NASA Oklahoma fires
(NASA shot of Oklahoma fires on May 4 and 5. Image source: GCarbin. Note that though highly anomalous, these fires are nowhere near as extreme as the powerful early season blazes affecting large swaths of Siberia this spring.)
Oklahoma governor Mary Fallin issued burn bans for almost half the state as firefighters predicted continued extreme fire potentials for the state throughout the week.
USDA issues Dust Bowl Warning
Meanwhile, US Department of Agriculture officials issued a warning Tuesday that conditions in the US Heartland were rapidly deteriorating along lines last seen during the infamous 1930s Dust Bowl as expectations for the US domestic winter wheat crop again fell after the USDA’s most recent agricultural tour.
Even prior to the extreme early May heatwave emerging over the Central US Sunday, Monday and Tuesday, the percent of the US wheat crop in either good or excellent condition had fallen another 2% to 31% late last week. Meanwhile, crops listed as ‘very poor’ rocketed from an already abysmal 34% to 39% over the same period. The net result is that the US wheat crop is in its worst condition since at least 1996, according to findings by Commerzbank analysts.
For Oklahoma, at the epicenter of current agricultural harm and flash heatwaves, only 6% of the state’s entire wheat crop was listed as in either good or excellent condition.
Department of Agriculture crop scouts described the Oklahoma situation in, perhaps, the starkest possible terms during their most recent report stating:
“Producers in the Panhandle continued to experience high winds … and low moisture conditions similar to the Dust Bowl in the 1930s.”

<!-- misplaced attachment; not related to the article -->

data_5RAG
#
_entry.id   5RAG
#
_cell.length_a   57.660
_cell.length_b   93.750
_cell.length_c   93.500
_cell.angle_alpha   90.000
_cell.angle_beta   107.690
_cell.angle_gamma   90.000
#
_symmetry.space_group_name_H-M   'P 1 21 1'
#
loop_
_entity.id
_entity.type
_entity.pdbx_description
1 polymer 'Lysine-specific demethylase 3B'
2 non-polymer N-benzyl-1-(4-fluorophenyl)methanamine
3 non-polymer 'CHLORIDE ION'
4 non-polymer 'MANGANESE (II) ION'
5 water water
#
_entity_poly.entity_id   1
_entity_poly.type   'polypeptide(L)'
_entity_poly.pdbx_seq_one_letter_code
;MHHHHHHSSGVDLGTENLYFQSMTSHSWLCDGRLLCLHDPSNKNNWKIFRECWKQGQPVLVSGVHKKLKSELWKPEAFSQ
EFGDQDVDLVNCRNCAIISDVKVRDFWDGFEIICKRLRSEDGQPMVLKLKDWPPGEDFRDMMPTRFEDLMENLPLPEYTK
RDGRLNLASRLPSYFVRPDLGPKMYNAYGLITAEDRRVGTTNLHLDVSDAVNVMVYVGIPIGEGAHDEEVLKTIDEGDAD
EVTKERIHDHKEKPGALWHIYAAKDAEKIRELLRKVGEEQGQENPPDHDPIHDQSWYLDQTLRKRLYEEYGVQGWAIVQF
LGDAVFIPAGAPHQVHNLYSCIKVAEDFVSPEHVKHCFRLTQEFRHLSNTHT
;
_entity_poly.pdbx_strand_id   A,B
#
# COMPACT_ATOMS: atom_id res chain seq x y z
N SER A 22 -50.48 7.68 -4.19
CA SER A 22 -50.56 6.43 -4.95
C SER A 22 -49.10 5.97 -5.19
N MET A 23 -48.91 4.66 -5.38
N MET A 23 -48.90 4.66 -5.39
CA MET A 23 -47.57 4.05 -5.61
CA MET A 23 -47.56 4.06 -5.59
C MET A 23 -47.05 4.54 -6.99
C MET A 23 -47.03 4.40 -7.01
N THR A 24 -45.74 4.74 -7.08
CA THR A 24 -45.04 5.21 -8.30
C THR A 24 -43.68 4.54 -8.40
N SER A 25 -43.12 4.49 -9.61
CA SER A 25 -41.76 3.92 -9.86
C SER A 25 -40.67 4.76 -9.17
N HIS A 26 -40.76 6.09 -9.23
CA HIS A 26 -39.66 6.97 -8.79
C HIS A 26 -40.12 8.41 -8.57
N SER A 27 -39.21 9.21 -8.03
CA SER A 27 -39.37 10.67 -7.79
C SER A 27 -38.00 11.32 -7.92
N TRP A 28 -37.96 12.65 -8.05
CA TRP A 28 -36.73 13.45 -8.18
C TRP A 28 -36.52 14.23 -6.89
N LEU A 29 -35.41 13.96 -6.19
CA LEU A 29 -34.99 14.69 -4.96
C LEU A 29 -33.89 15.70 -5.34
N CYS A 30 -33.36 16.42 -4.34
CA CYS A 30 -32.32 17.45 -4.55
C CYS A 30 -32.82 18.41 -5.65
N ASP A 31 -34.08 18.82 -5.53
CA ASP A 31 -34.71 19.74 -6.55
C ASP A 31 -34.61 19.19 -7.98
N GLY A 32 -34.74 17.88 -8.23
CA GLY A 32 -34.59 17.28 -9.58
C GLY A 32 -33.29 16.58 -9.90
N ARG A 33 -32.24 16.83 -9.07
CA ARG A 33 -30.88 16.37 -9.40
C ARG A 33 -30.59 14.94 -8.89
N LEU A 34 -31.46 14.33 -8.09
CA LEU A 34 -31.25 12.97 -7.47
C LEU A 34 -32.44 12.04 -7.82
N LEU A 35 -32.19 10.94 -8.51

Overall, analysts now expect a US wheat crop of just 762 million bushels, the third lowest in 15 years despite record areas planted.
Conditions in Context
For the US, weather patterns continue to put the entire southwest and central regions under the gun for severe-to-extreme drought throughout much of the summer. The West Coast blocking pattern is now again firmly entrenched resulting in a deepening of already record drought conditions for California. Sierra Nevada snow packs have now fallen to less than 18% of typical early May values resulting in severe hazard for farmers and communities relying on this dwindling water supply. Arizona, Nevada and New Mexico are also likely to suffer from an extension of this severe and extraordinarily long-lived drought pattern.
Record low sierra nevada snowpack
(Greatly diminished Sierra Nevada snow pack as seen from satellite on May 4, 2014. Image source: LANCE-MODIS.)
In addition, a developing El Nino in the Eastern Pacific is likely to enhance already dry conditions over the US Heartland through the summer months. Together with the firmly re-entrenched west coast blocking pattern, conditions associated with El Nino set in place an extreme risk for a highly damaging return to drought for large sections of the United States this summer.
Globally, droughts continue to impact a number of the world’s previously most productive agricultural regions. In particular, both Brazil and India are currently suffering from extreme heat and/or drought. Argentina, one of the world’s top wheat producers is also hard-hit. Another one of the world’s largest grain exporters — the Ukraine — has recently been destabilized by a series of ills including east-west geopolitical tensions, internal division, and by Russian invasion. In this context, it is also worth noting that drought, fire, and flood have reduced Russian wheat production from 61 million tons in 2009 along a declining scale to 38 million tons in 2012.
Damages and risks to US crops are, therefore, not simply a national phenomena, but part of a much larger global context of ongoing and increasing crop damage due to extreme weather set off by human-caused climate change.
Hat tip to:
Colorado Bob
Jay M.